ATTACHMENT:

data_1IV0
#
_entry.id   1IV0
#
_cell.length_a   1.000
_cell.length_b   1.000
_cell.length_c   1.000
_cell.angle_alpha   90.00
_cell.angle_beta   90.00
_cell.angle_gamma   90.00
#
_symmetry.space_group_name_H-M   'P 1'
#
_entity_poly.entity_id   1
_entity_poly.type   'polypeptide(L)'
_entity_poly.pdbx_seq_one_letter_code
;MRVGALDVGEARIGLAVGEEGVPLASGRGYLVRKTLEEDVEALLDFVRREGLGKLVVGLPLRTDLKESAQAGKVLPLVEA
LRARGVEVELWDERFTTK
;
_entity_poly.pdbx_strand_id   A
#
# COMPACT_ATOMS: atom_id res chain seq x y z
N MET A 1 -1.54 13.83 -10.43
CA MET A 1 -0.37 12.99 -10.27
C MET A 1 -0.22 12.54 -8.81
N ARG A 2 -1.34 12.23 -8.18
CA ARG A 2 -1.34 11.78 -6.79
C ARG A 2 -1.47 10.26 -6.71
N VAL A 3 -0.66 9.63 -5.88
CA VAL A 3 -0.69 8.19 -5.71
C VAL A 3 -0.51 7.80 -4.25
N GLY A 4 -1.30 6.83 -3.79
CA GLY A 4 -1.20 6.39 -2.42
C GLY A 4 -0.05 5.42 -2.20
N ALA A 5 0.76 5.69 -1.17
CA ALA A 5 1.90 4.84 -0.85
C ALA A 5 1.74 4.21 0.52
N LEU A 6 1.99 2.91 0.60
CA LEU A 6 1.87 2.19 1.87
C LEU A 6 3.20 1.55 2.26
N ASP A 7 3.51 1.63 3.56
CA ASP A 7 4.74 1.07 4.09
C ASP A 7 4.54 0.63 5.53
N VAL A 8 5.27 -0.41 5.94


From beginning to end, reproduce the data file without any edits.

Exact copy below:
data_1IV0
#
_entry.id   1IV0
#
_cell.length_a   1.000
_cell.length_b   1.000
_cell.length_c   1.000
_cell.angle_alpha   90.00
_cell.angle_beta   90.00
_cell.angle_gamma   90.00
#
_symmetry.space_group_name_H-M   'P 1'
#
_entity_poly.entity_id   1
_entity_poly.type   'polypeptide(L)'
_entity_poly.pdbx_seq_one_letter_code
;MRVGALDVGEARIGLAVGEEGVPLASGRGYLVRKTLEEDVEALLDFVRREGLGKLVVGLPLRTDLKESAQAGKVLPLVEA
LRARGVEVELWDERFTTK
;
_entity_poly.pdbx_strand_id   A
#
# COMPACT_ATOMS: atom_id res chain seq x y z
N MET A 1 -1.54 13.83 -10.43
CA MET A 1 -0.37 12.99 -10.27
C MET A 1 -0.22 12.54 -8.81
N ARG A 2 -1.34 12.23 -8.18
CA ARG A 2 -1.34 11.78 -6.79
C ARG A 2 -1.47 10.26 -6.71
N VAL A 3 -0.66 9.63 -5.88
CA VAL A 3 -0.69 8.19 -5.71
C VAL A 3 -0.51 7.80 -4.25
N GLY A 4 -1.30 6.83 -3.79
CA GLY A 4 -1.20 6.39 -2.42
C GLY A 4 -0.05 5.42 -2.20
N ALA A 5 0.76 5.69 -1.17
CA ALA A 5 1.90 4.84 -0.85
C ALA A 5 1.74 4.21 0.52
N LEU A 6 1.99 2.91 0.60
CA LEU A 6 1.87 2.19 1.87
C LEU A 6 3.20 1.55 2.26
N ASP A 7 3.51 1.63 3.56
CA ASP A 7 4.74 1.07 4.09
C ASP A 7 4.54 0.63 5.53
N VAL A 8 5.27 -0.41 5.94